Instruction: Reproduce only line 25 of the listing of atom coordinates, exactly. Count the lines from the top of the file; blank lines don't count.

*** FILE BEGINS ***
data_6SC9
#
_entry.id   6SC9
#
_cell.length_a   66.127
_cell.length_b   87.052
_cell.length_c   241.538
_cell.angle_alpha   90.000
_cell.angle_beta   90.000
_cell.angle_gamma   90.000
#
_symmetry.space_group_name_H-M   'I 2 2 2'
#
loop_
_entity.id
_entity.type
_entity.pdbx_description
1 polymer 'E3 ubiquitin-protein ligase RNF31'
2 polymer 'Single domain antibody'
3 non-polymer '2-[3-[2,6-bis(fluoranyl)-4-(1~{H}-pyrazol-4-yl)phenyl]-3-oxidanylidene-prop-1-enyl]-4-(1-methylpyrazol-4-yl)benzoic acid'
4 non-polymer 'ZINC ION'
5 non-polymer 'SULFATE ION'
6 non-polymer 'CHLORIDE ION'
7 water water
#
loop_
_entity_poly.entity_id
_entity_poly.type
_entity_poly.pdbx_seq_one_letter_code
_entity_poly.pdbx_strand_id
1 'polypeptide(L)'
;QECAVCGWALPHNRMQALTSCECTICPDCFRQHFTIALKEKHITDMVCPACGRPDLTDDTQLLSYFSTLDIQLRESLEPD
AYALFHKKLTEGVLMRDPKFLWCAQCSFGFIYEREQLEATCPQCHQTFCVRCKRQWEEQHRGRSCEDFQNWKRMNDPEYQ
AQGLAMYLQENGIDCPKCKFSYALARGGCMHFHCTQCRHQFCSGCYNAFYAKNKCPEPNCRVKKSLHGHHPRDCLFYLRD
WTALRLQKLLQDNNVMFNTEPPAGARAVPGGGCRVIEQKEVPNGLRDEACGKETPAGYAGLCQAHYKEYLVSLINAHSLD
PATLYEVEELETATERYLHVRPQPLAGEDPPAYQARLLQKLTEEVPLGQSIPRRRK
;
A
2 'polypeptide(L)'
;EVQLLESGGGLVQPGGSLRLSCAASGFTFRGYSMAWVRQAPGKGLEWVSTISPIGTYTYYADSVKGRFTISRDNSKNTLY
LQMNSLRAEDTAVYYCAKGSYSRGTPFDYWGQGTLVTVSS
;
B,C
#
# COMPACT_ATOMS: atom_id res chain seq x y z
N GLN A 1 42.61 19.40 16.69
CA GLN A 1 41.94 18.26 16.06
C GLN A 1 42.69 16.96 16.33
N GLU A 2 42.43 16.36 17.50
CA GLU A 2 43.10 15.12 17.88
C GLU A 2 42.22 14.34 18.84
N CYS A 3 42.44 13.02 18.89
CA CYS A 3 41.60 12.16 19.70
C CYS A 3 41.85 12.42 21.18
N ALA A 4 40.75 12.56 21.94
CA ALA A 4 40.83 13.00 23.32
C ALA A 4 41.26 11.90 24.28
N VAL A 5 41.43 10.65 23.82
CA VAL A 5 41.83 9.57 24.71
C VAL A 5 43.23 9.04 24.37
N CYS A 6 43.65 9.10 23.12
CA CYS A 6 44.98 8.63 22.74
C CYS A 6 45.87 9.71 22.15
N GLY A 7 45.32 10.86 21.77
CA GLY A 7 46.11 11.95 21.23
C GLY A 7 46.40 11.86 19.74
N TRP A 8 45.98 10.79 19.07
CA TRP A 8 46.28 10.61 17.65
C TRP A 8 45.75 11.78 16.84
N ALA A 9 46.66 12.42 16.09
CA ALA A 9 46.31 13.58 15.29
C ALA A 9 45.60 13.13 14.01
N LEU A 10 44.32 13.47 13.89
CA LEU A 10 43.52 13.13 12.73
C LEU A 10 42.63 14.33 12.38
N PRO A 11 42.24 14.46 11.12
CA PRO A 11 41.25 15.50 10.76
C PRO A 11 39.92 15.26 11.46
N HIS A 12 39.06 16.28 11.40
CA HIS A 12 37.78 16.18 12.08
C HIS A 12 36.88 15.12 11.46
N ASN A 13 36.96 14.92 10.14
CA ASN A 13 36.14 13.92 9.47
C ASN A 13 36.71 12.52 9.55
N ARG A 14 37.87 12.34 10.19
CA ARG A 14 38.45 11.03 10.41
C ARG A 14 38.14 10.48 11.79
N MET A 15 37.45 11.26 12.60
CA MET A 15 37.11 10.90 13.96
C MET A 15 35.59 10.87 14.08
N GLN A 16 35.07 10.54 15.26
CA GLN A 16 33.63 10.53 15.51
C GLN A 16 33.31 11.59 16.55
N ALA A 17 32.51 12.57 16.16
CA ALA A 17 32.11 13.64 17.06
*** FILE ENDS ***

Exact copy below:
#